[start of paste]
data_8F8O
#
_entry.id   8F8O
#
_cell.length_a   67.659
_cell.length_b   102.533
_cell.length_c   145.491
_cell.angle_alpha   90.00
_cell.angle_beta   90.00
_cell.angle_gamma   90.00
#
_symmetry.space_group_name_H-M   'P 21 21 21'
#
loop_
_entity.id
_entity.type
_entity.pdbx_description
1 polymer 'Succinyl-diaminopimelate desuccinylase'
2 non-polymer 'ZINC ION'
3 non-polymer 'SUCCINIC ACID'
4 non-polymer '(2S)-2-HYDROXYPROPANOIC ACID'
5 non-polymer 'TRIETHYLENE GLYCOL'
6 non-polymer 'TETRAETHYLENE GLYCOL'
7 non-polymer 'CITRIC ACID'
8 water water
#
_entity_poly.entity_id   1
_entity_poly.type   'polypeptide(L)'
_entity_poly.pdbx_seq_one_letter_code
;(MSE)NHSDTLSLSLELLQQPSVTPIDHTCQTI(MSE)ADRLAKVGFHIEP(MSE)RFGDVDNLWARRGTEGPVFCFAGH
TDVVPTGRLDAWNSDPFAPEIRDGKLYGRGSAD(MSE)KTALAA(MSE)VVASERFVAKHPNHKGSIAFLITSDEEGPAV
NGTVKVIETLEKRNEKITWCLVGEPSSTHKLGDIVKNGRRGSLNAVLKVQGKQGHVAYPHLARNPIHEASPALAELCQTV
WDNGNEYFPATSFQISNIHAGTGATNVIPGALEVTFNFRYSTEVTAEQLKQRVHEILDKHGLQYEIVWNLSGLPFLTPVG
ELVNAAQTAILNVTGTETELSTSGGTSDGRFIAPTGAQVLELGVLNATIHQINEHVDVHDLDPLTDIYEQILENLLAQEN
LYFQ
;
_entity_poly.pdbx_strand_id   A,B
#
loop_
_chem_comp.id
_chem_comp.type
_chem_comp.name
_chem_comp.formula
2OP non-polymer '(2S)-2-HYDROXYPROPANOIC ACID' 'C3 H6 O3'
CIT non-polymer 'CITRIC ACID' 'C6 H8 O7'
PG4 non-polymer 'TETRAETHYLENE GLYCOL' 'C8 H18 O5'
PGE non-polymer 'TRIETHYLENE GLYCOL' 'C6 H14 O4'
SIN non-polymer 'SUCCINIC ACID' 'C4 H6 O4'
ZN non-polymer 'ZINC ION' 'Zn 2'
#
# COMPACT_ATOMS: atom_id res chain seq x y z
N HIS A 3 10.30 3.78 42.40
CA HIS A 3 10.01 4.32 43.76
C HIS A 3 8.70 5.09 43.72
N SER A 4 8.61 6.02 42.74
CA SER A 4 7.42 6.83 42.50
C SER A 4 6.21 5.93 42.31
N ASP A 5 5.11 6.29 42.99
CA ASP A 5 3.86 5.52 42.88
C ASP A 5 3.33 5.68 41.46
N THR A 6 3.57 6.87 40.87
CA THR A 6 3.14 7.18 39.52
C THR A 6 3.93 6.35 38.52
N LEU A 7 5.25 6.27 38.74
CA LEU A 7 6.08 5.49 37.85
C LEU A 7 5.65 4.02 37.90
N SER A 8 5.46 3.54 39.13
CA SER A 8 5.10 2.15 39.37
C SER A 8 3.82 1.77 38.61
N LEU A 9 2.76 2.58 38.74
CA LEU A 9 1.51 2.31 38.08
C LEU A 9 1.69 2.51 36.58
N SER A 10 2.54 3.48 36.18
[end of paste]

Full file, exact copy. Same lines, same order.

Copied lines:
data_8F8O
#
_entry.id   8F8O
#
_cell.length_a   67.659
_cell.length_b   102.533
_cell.length_c   145.491
_cell.angle_alpha   90.00
_cell.angle_beta   90.00
_cell.angle_gamma   90.00
#
_symmetry.space_group_name_H-M   'P 21 21 21'
#
loop_
_entity.id
_entity.type
_entity.pdbx_description
1 polymer 'Succinyl-diaminopimelate desuccinylase'
2 non-polymer 'ZINC ION'
3 non-polymer 'SUCCINIC ACID'
4 non-polymer '(2S)-2-HYDROXYPROPANOIC ACID'
5 non-polymer 'TRIETHYLENE GLYCOL'
6 non-polymer 'TETRAETHYLENE GLYCOL'
7 non-polymer 'CITRIC ACID'
8 water water
#
_entity_poly.entity_id   1
_entity_poly.type   'polypeptide(L)'
_entity_poly.pdbx_seq_one_letter_code
;(MSE)NHSDTLSLSLELLQQPSVTPIDHTCQTI(MSE)ADRLAKVGFHIEP(MSE)RFGDVDNLWARRGTEGPVFCFAGH
TDVVPTGRLDAWNSDPFAPEIRDGKLYGRGSAD(MSE)KTALAA(MSE)VVASERFVAKHPNHKGSIAFLITSDEEGPAV
NGTVKVIETLEKRNEKITWCLVGEPSSTHKLGDIVKNGRRGSLNAVLKVQGKQGHVAYPHLARNPIHEASPALAELCQTV
WDNGNEYFPATSFQISNIHAGTGATNVIPGALEVTFNFRYSTEVTAEQLKQRVHEILDKHGLQYEIVWNLSGLPFLTPVG
ELVNAAQTAILNVTGTETELSTSGGTSDGRFIAPTGAQVLELGVLNATIHQINEHVDVHDLDPLTDIYEQILENLLAQEN
LYFQ
;
_entity_poly.pdbx_strand_id   A,B
#
loop_
_chem_comp.id
_chem_comp.type
_chem_comp.name
_chem_comp.formula
2OP non-polymer '(2S)-2-HYDROXYPROPANOIC ACID' 'C3 H6 O3'
CIT non-polymer 'CITRIC ACID' 'C6 H8 O7'
PG4 non-polymer 'TETRAETHYLENE GLYCOL' 'C8 H18 O5'
PGE non-polymer 'TRIETHYLENE GLYCOL' 'C6 H14 O4'
SIN non-polymer 'SUCCINIC ACID' 'C4 H6 O4'
ZN non-polymer 'ZINC ION' 'Zn 2'
#
# COMPACT_ATOMS: atom_id res chain seq x y z
N HIS A 3 10.30 3.78 42.40
CA HIS A 3 10.01 4.32 43.76
C HIS A 3 8.70 5.09 43.72
N SER A 4 8.61 6.02 42.74
CA SER A 4 7.42 6.83 42.50
C SER A 4 6.21 5.93 42.31
N ASP A 5 5.11 6.29 42.99
CA ASP A 5 3.86 5.52 42.88
C ASP A 5 3.33 5.68 41.46
N THR A 6 3.57 6.87 40.87
CA THR A 6 3.14 7.18 39.52
C THR A 6 3.93 6.35 38.52
N LEU A 7 5.25 6.27 38.74
CA LEU A 7 6.08 5.49 37.85
C LEU A 7 5.65 4.02 37.90
N SER A 8 5.46 3.54 39.13
CA SER A 8 5.10 2.15 39.37
C SER A 8 3.82 1.77 38.61
N LEU A 9 2.76 2.58 38.74
CA LEU A 9 1.51 2.31 38.08
C LEU A 9 1.69 2.51 36.58
N SER A 10 2.54 3.48 36.18